March 27th, 2016
(written by lawrence krubner, however indented passages are often quotes). You can contact lawrence at: email@example.com
I’m coming back to writing lately, after 20 years, and I find that self-expression means very little to me now, whereas making money does, so I am much more interested in writing things that other people will find entertaining. So I can relate to this bit about Churchill’s writing:
In fact Churchill resigned from the Conservative front bench in the 1930s so he could earn more money as a writer and to some extent make up for these losses; that was one reason why he developed such a vivid writing style. He ended up borrowing about $3.75 million in current dollars. And there is this:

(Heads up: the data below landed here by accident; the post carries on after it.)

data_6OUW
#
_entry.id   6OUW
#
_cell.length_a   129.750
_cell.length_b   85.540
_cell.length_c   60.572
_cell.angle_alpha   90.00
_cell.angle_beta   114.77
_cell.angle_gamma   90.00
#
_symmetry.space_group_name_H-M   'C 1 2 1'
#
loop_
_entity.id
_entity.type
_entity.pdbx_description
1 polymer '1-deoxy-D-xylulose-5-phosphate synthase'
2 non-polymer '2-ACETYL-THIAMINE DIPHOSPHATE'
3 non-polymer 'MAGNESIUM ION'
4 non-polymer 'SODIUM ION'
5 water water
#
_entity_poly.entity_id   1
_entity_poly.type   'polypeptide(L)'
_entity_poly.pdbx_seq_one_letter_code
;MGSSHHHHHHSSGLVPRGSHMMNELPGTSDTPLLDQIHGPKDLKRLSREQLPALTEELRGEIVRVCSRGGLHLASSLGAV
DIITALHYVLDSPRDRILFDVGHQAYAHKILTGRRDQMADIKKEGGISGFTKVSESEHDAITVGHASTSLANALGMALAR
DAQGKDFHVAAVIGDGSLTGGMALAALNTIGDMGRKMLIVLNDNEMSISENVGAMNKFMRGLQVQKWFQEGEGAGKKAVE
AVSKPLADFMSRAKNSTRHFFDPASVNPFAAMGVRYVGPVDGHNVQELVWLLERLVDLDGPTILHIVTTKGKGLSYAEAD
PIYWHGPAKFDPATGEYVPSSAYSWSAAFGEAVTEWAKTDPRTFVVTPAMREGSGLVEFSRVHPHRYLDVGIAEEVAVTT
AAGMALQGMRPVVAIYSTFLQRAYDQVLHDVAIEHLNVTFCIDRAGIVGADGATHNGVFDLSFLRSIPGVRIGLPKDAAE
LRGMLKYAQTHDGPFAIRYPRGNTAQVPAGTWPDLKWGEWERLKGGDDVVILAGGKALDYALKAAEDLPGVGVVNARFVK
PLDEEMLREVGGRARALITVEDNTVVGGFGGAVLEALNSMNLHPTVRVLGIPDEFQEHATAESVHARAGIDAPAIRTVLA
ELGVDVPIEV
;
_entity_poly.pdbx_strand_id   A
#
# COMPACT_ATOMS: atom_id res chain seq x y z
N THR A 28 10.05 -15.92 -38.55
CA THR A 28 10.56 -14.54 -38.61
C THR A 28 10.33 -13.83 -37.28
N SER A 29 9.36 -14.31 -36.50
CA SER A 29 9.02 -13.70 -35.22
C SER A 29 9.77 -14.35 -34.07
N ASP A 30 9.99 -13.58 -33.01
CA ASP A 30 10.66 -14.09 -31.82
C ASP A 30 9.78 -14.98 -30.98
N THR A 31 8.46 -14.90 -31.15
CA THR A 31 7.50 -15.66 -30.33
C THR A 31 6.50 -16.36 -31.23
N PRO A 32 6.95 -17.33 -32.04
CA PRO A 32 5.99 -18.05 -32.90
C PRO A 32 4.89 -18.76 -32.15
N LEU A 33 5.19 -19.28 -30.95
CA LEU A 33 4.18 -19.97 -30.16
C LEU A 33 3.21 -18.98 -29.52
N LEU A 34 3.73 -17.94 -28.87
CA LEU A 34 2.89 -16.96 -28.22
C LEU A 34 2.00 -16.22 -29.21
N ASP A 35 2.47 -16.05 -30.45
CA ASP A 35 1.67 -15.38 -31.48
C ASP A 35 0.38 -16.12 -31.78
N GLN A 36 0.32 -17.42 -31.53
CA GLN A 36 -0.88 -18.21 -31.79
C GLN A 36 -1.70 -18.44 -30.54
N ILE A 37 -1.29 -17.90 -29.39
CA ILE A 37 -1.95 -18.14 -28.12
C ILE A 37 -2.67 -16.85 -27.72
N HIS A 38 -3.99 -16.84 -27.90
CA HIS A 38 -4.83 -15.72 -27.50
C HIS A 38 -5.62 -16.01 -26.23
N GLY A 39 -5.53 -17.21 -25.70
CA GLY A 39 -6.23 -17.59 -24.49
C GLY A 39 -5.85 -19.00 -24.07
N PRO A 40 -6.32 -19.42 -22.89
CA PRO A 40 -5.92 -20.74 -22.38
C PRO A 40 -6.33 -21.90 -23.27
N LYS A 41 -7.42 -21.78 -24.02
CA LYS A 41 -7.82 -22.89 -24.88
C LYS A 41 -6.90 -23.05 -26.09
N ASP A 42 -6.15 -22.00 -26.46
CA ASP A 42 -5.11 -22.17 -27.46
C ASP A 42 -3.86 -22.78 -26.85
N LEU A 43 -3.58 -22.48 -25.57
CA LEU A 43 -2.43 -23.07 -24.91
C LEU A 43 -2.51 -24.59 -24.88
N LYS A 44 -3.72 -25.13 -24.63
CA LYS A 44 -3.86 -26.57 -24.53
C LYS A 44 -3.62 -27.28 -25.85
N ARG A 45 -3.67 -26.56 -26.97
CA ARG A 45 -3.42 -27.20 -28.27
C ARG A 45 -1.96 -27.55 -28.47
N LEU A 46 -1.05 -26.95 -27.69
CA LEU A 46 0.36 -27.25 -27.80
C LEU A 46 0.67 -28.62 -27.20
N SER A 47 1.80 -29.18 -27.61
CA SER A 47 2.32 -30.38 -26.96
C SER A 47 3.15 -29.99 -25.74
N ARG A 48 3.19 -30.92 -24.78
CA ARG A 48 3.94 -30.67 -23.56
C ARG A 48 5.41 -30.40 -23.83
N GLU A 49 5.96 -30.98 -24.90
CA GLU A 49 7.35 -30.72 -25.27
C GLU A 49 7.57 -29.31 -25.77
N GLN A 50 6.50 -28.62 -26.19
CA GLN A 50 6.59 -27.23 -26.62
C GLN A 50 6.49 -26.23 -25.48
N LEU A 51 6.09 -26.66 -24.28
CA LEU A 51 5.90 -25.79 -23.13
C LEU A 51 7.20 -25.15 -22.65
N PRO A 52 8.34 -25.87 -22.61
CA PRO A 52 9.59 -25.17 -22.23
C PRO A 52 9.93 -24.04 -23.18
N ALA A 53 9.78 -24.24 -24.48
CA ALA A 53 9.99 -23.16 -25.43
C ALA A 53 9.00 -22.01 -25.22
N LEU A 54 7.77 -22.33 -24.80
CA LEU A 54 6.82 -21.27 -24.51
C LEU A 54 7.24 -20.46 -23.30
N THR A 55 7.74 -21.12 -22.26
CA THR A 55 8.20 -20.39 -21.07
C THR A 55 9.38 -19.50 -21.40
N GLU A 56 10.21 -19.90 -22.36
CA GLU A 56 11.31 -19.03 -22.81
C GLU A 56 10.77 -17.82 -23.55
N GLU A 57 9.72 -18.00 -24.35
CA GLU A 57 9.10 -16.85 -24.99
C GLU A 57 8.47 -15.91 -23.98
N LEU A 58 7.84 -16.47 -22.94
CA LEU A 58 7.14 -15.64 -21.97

…during the decade, he gambled heavily enough on his holidays to lose an average of £40,000 each year in today’s money.
I enjoyed this sentence from the book:
Churchill was conscious that as chancellor of the exchequer his financial habits would have to change.
After the war, when taxes on income reached an eye-watering 97.5 per cent, Churchill rarely considered any business proposition unless his advisers assured him that he could present it to the Inland Revenue as a capital receipt, which would escape tax, rather than as income.
During the war, Churchill in fact challenged tax rulings from Inland Revenue on his various filings, and typically the rulings were in his favor. Over time, Inland Revenue stopped bothering his claims and assessments. Churchill had ongoing skirmishes with the tax collectors for over forty years and, believe it or not, he won most of them.